John William Dunne (1875–1949) Life Highlights
From an early age, he was interested in scientific areas, and inspired by a Jules Verne novel, at the age of 13, he envisioned a flying machine that needed no steering.
Dunne created the first practical and stable tailless aircraft, which also first used the swept-wing planform.
Through years of experimentation with precognitive dreams and hypnagogic states Dunne posited that our experience of time as linear was an illusion brought about by human consciousness. Dunne argued that past, present and future were in fact simultaneous and only experienced sequentially because of our mental perception of them. It was his belief that in the dream state, the mind was not shackled in this way and was able to perceive events in the past and future with equal facility.
Dunne's landmark An Experiment with Time (1927) recounts his own experiments with dreaming, from which he concluded that precognitive elements frequently occur in dreams.
An Experiment with Time is a long essay by the Irish aeronautical engineer J. W. Dunne (1875 — 1949) on the subjects of precognition and the human experience of time.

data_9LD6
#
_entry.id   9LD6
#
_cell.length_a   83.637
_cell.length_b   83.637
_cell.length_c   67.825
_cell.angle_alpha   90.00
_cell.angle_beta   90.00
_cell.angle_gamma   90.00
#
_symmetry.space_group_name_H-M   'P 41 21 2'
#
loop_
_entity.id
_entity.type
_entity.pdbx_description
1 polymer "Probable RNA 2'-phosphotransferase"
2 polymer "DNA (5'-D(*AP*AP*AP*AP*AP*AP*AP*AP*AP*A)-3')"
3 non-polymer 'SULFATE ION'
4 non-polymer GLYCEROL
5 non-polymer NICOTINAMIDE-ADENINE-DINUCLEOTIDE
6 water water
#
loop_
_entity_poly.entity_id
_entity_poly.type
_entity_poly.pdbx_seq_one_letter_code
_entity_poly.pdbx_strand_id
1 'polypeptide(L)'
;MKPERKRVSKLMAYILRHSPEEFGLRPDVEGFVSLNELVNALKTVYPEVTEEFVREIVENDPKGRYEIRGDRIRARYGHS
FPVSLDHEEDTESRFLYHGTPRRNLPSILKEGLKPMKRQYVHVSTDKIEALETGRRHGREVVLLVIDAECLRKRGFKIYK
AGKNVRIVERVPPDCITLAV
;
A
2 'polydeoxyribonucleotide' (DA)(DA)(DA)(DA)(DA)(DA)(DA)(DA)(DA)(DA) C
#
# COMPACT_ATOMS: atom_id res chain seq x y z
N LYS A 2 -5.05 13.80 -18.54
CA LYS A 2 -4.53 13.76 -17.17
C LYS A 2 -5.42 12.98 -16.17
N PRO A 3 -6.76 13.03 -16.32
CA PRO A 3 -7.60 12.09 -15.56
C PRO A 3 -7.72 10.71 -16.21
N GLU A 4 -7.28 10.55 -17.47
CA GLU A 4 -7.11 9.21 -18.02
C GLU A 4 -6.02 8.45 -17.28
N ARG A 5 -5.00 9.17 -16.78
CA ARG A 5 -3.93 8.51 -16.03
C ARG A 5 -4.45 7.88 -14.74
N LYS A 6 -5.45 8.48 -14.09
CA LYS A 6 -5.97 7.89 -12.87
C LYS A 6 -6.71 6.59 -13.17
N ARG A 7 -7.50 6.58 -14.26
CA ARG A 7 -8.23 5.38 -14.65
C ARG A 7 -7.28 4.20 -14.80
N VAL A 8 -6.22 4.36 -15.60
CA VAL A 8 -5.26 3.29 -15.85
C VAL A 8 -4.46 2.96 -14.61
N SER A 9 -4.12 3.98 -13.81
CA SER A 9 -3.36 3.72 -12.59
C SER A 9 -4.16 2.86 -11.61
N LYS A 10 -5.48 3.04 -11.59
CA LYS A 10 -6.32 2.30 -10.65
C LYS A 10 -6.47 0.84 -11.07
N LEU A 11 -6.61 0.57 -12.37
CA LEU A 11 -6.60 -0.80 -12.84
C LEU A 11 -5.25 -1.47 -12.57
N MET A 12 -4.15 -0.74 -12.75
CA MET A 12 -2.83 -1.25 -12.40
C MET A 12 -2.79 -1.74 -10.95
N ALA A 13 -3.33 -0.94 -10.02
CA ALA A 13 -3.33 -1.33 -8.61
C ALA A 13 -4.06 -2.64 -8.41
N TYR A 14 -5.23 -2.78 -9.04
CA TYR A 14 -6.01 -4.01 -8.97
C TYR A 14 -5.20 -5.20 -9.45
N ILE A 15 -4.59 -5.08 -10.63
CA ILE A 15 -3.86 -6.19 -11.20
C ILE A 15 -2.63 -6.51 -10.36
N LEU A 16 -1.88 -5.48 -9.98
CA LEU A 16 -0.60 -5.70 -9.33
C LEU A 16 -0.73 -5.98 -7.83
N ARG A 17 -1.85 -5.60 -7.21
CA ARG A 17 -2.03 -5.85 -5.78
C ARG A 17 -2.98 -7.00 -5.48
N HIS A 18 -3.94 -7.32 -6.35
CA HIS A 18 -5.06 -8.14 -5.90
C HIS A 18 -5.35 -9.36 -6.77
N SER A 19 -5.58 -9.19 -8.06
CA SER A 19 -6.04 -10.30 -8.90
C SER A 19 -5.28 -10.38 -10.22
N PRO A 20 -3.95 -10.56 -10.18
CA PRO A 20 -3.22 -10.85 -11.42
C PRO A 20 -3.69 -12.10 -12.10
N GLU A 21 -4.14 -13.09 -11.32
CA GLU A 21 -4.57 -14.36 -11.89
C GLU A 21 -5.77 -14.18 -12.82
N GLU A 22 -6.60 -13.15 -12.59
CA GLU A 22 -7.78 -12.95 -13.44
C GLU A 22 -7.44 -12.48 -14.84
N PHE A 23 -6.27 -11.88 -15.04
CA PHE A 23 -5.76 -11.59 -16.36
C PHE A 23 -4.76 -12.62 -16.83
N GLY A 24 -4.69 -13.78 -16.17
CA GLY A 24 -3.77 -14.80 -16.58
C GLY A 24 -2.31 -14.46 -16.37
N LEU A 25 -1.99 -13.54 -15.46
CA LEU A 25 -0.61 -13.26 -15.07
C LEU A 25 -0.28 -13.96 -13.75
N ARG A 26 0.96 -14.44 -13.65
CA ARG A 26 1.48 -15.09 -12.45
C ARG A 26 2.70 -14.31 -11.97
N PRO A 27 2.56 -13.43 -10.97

Dunne's theory is, simply put, that all moments in time are taking place at once, at the same time. For example, if a cat were to spend its whole entire life living in a box, anyone looking into the box could see the cat's birth, life and death in the same instant - were it not for the human consciousness, which means that we perceive at a fixed rate.
According to Dunne, whilst human consciousness prevents us from seeing outside of the part of time we are "meant" to look at, whilst we are dreaming we have the ability to traverse all of time without the restriction of consciousness, leading to pre-cognitive dreams, resulting in the phenomena known as Deja vu. Henceforth, Dunne believes that we are existing in two parallel states, which requires a complete rethink of the way that we understand time.
In An Experiment with Time, Dunne discusses how a theoretical ability to perceive events outside the normal observer's stream of consciousness might be proved to exist. He also discusses some of the possible other explanations of this effect, such as déjà vu.
He proposes that observers should place themselves in environments where consciousness might best be freed and then, immediately upon their waking, note down the memories of what had been dreamed, together with the date. Later, these notes should be scanned, with possible connections drawn between them and real life events that occurred after the notes had been written.
In an article in the New Scientist in 1983 it was reported that Dunne had written a book just before his death admitting that he was a medium and a believer in spiritualism, the article reports that Dunne had deliberately chosen to leave this out of his An Experiment with Time book as he judged that it would have affected the reception of his theory.